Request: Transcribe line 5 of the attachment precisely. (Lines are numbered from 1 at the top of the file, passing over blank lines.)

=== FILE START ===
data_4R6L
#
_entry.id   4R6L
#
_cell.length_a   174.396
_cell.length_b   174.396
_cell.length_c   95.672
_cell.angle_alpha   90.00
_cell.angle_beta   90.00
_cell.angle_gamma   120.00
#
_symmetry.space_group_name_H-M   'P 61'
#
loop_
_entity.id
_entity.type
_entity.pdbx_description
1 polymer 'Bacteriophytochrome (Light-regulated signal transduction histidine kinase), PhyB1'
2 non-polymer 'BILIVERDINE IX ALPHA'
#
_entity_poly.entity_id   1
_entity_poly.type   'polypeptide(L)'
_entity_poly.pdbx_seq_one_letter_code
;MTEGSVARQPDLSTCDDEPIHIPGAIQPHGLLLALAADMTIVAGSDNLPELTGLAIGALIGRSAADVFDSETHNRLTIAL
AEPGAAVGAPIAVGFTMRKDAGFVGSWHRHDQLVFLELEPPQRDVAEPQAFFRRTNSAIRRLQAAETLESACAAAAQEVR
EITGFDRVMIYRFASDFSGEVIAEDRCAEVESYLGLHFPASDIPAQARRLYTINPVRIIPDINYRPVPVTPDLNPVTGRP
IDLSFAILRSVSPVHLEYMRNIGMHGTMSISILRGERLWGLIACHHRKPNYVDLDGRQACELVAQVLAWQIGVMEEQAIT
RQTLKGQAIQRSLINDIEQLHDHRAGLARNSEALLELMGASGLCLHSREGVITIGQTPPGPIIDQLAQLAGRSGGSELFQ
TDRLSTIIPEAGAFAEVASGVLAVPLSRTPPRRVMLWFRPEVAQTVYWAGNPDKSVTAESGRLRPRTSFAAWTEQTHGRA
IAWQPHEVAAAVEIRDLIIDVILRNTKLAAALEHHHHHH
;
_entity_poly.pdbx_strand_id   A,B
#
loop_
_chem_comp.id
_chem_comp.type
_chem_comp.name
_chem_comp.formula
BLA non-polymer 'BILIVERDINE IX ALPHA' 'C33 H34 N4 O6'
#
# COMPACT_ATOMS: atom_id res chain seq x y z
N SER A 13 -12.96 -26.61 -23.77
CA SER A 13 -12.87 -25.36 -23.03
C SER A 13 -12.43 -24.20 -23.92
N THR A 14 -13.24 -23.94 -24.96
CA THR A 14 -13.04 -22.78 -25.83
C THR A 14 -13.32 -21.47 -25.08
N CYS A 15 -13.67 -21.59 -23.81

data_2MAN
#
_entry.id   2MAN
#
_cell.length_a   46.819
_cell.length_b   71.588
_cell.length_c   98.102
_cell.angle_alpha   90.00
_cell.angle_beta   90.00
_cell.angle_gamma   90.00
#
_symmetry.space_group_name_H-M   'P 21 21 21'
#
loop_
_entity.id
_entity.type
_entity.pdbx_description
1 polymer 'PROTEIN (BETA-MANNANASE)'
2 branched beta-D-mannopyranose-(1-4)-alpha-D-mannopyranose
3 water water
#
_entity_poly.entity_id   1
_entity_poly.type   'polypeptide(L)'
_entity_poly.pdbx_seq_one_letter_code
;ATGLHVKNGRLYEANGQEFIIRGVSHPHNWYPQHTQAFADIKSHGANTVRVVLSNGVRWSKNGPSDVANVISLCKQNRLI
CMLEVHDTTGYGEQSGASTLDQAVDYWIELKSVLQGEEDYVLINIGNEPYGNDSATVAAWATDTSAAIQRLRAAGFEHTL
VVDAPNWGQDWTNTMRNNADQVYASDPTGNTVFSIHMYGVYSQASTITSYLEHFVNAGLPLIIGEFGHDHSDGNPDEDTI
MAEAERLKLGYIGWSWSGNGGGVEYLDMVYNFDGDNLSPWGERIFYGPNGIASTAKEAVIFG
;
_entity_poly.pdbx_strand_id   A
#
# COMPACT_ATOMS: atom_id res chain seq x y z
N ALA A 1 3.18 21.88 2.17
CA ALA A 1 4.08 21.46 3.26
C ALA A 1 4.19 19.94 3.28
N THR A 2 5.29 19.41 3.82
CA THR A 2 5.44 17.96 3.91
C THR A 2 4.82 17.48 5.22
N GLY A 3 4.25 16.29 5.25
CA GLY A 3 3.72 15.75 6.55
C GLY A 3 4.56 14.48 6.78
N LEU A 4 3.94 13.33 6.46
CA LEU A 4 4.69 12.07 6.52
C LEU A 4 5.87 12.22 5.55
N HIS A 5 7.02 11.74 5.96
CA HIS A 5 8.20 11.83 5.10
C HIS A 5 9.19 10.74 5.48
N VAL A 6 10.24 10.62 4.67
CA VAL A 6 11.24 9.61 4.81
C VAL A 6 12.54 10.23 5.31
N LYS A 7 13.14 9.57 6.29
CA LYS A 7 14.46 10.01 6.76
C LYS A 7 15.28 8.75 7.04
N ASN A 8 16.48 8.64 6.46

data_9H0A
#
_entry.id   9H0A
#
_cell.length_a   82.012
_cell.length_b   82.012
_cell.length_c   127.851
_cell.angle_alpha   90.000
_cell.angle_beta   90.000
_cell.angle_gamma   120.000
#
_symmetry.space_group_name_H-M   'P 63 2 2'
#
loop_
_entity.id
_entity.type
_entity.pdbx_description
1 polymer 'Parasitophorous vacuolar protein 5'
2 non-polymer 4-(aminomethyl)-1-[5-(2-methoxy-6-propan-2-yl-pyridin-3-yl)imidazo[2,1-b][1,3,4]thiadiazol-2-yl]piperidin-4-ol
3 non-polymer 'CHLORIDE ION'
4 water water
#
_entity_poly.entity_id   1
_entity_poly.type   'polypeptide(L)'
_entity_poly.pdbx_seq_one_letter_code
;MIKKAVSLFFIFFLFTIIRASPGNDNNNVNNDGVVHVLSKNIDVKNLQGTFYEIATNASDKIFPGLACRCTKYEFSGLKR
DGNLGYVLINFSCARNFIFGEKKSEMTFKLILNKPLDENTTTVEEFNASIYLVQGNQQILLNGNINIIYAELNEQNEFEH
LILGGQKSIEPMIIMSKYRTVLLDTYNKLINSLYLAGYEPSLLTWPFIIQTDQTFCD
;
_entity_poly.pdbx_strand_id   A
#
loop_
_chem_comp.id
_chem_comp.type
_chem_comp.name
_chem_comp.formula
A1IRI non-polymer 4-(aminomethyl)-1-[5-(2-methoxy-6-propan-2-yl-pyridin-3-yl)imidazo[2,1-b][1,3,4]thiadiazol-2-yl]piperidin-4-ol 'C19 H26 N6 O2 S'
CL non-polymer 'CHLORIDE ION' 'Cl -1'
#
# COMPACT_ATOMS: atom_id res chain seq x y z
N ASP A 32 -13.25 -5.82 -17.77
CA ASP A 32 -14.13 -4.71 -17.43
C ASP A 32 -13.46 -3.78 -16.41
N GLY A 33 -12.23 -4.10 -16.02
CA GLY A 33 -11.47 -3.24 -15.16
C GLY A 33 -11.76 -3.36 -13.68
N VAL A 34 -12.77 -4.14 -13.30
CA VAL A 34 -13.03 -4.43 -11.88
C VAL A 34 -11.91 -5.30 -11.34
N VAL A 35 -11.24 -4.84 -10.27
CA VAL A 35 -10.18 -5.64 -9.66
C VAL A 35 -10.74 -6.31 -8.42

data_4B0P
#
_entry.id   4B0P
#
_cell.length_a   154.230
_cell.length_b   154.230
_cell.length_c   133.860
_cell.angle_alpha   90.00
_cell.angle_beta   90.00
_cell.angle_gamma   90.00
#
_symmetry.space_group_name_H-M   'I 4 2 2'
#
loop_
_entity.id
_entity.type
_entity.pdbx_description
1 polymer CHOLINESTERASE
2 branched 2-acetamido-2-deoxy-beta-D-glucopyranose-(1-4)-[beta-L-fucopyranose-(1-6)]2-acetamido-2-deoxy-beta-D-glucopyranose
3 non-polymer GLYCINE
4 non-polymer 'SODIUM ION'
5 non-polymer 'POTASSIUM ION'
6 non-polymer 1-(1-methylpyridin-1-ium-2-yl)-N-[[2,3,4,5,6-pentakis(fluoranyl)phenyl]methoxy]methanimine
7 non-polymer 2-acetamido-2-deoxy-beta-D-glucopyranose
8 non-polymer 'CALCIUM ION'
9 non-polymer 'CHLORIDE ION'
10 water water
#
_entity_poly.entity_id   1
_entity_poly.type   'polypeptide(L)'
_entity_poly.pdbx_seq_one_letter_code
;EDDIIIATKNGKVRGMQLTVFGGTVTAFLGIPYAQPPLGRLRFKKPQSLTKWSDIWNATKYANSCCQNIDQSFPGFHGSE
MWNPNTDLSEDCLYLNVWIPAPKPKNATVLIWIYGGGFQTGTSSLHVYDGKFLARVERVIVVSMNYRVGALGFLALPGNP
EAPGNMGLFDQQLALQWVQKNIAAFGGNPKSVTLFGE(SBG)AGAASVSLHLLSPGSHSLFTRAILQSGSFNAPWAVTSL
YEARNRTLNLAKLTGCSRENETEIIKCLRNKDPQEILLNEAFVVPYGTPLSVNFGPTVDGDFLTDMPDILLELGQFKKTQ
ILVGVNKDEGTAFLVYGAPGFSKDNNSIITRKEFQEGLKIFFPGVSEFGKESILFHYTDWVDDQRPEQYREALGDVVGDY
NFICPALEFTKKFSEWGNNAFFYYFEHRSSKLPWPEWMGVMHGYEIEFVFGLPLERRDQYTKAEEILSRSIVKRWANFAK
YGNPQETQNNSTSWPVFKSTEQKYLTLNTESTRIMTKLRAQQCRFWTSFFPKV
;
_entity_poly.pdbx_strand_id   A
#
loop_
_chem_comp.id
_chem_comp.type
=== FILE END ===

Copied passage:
_cell.length_a   174.396